The CEO of the Global Center for Adaptation (GCA) contends that “climate disasters have doubled” during the last 20 years, CNBC reported Wednesday.
Patrick Verkooijen, who runs the GCA, which describes itself as a “solutions broker to accelerate, innovate and scale adaptation action for a climate-resilient world,” told CNBC the coronavirus pandemic had been a “wake-up call” for the world.
“We are utterly unprepared for the next crisis, the climate emergency,” Verkooijen said, adding that “90% of all natural disasters are water related, more floods, more droughts, more storms, more fires.”
“In the last two decades, these climate disasters have doubled,” he stated. “Half a million people lost their lives and over 2 trillion in economic losses.”
“In 2017, three storms cost the United States economy $265 billion,” he added. “Last year in 2020, one storm, over $55 billion in economic losses.”
Verkooijen praised the work and perspective of U.S. climate czar John Kerry, who has insisted on preemptive changes to forestall the worst effects of climate change.
“I think John Kerry said it very well, we have now crossed the point that investing in prevention is much more effective than cleaning up afterwards,” he said. “That’s why investing in water and climate adaptation is the way to go.”
As tragic as storm-induced property damage is, however, it is disingenuous to blame this damage on global warming. Severe weather events are not the same thing as climate change.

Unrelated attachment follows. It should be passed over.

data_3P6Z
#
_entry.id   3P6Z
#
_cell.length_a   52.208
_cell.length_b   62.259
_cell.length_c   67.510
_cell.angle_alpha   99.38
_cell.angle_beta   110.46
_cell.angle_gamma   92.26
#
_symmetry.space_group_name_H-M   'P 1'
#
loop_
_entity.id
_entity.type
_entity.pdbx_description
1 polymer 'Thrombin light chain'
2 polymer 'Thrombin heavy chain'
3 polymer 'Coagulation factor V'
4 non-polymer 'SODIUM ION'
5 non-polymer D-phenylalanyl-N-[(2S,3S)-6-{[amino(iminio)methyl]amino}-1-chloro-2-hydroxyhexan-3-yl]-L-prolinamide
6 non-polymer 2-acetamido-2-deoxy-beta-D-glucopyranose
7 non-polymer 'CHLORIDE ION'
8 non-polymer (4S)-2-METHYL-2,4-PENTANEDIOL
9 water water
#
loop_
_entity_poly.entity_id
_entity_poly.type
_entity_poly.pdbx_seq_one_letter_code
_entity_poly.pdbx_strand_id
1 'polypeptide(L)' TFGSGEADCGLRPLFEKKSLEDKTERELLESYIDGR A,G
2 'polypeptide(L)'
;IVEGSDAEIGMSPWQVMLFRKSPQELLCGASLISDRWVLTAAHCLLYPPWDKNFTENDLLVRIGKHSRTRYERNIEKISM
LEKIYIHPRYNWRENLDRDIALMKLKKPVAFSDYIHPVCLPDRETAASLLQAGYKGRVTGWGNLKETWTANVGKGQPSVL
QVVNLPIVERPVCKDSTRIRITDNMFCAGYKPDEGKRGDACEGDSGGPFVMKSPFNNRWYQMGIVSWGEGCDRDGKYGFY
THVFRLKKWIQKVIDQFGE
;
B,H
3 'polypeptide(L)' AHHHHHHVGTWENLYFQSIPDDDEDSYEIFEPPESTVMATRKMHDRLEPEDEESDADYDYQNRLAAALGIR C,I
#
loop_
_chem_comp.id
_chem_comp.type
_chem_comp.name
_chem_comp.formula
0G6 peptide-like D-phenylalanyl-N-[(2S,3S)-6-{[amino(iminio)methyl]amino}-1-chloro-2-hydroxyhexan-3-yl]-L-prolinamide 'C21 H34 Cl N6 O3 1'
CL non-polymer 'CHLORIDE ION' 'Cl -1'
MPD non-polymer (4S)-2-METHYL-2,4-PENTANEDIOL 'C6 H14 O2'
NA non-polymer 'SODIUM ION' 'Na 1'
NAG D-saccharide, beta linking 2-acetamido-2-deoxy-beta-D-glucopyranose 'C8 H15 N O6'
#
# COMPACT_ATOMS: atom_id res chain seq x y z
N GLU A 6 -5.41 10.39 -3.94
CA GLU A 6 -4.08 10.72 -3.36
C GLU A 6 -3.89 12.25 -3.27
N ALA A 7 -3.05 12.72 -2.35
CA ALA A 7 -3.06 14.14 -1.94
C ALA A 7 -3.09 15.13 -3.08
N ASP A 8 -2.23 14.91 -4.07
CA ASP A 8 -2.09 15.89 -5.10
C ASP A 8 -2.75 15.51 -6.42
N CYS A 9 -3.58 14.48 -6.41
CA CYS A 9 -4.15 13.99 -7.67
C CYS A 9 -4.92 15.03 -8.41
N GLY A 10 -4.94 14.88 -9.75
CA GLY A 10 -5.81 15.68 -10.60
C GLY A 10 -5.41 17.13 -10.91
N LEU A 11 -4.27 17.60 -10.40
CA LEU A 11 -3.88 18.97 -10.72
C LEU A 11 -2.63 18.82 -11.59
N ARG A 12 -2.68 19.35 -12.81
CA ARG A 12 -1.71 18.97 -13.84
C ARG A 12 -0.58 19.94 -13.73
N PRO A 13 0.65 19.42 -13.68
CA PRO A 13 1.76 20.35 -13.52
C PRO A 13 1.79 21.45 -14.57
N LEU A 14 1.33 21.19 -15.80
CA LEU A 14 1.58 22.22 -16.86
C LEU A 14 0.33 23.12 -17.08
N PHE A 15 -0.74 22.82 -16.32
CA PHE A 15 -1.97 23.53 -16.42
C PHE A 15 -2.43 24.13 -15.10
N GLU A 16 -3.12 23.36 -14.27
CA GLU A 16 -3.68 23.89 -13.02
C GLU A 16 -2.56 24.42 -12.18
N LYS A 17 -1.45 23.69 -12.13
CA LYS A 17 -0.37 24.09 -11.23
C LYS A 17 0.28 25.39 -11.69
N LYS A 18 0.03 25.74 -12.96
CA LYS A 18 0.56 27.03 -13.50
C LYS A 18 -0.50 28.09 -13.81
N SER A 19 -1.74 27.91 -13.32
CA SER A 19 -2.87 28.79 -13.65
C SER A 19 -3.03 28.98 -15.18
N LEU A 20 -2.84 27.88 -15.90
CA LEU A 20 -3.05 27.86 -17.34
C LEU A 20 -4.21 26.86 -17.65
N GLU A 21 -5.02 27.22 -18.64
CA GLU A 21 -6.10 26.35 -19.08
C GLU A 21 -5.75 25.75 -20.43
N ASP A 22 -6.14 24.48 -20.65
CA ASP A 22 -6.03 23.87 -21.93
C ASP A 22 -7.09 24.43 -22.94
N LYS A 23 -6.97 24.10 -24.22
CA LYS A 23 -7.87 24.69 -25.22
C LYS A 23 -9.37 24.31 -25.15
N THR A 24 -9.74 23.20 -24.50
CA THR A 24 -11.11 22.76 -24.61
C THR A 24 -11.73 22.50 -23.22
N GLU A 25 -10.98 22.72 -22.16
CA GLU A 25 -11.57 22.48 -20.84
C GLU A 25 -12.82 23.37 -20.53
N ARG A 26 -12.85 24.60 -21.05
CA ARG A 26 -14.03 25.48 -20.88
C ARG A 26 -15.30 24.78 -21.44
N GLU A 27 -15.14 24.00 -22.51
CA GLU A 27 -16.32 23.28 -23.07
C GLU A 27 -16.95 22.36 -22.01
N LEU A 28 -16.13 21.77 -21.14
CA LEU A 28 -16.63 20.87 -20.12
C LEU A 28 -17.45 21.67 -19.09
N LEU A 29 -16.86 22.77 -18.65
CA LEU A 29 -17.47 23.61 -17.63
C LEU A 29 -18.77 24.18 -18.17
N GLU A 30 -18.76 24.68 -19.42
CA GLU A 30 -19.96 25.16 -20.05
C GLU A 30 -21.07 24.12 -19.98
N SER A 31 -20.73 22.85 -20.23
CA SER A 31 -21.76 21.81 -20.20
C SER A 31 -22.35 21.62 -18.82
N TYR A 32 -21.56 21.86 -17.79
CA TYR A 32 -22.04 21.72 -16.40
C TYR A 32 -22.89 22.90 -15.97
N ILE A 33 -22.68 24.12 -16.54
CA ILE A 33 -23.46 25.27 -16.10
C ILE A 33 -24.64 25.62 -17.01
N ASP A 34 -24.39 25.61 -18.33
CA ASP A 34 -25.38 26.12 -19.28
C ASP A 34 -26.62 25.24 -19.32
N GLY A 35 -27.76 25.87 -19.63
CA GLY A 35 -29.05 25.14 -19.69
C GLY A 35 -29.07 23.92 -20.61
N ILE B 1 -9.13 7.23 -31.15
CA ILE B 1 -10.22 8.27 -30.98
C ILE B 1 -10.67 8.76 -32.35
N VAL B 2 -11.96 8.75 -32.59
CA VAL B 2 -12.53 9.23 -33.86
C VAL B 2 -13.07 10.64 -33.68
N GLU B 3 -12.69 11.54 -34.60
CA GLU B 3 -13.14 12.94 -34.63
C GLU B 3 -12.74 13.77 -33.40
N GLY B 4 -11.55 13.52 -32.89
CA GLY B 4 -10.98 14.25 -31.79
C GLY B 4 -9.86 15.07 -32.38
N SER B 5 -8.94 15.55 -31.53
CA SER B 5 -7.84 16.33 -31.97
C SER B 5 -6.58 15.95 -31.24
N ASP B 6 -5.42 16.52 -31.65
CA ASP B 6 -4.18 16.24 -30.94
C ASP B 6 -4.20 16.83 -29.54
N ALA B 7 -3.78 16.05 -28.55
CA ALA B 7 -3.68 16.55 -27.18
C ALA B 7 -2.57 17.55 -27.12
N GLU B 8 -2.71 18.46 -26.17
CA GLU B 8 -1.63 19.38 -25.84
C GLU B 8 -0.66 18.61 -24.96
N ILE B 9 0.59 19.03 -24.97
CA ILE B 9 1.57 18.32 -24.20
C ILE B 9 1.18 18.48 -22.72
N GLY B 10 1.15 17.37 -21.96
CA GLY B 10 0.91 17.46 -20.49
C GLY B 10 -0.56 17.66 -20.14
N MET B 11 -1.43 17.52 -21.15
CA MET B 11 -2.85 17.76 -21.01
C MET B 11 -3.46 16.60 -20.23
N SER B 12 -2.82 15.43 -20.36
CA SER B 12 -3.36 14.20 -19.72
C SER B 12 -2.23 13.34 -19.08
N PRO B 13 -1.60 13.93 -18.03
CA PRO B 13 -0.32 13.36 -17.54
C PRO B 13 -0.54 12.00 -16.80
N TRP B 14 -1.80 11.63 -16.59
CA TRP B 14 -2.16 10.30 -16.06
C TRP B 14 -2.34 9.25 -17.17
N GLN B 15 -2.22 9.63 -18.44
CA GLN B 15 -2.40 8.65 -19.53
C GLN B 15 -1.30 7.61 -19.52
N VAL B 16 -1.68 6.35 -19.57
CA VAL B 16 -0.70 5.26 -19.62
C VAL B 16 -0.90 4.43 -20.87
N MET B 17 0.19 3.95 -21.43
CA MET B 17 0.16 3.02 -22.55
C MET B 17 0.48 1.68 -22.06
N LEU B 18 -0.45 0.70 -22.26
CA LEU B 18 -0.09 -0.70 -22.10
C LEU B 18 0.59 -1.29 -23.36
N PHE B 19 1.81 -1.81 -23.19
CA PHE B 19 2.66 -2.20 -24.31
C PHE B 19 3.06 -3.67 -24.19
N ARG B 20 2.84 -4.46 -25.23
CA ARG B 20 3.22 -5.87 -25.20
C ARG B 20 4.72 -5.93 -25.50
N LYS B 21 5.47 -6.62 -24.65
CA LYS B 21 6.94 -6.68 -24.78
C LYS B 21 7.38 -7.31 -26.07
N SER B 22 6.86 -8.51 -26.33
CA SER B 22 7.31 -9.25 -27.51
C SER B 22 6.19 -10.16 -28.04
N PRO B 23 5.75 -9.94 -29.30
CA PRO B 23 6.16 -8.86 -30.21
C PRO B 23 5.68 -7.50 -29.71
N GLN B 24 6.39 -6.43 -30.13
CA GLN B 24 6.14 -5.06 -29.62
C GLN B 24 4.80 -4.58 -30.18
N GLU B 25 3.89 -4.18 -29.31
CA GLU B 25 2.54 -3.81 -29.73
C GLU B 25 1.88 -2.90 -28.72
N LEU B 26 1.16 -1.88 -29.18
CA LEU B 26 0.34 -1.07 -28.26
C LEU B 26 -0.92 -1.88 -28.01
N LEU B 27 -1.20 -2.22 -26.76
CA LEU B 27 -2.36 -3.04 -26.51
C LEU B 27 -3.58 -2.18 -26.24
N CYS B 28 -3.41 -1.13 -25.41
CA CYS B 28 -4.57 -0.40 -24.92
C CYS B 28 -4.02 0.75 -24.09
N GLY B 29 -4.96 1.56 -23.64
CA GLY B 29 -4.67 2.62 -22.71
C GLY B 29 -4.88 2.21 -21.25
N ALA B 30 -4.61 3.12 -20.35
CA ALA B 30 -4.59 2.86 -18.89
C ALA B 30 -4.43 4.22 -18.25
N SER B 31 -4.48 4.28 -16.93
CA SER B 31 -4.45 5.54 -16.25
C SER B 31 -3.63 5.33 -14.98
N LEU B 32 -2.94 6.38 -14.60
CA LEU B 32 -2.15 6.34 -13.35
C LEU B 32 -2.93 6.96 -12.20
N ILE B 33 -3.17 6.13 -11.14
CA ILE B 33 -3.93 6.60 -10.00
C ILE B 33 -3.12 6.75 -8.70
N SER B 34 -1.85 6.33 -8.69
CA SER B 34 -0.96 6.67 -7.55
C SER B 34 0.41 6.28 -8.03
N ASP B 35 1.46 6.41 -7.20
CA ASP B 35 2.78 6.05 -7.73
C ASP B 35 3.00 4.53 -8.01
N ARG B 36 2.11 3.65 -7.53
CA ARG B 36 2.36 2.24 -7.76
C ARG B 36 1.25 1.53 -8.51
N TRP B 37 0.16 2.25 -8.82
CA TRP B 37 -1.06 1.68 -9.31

As physicist Steven Koonin shows in his bestselling book Unsettled: What Climate Science Tells Us, What It Doesn’t, and Why It Matters, heat waves are not more common today than they were in 1900, tornados are not trending up, nor are droughts, hurricanes, or flooding.
Moreover, annual deaths from extreme-weather events have plummeted in the last 100 years to a mere fraction of their previous numbers.
In the year 1900, 1.27 million people died from extreme-weather events, whereas in the last decade, the average deaths globally from such events was 60,000, despite the fact that the world’s population has increased fivefold, from 1.6 billion in 1900 to 7.8 billion in 2020.
Put in other terms, if we look at the number of deaths from extreme weather events from the 1920s to the present day, we find that both deaths and death rates have declined exponentially.
Specifically, the annual number of deaths declined from 484,900 to 35,700, a 92.6 percent decline in absolute terms, while the death rate per million dropped from 241.5 to 5.4, a decrease of a striking 97.8 percent.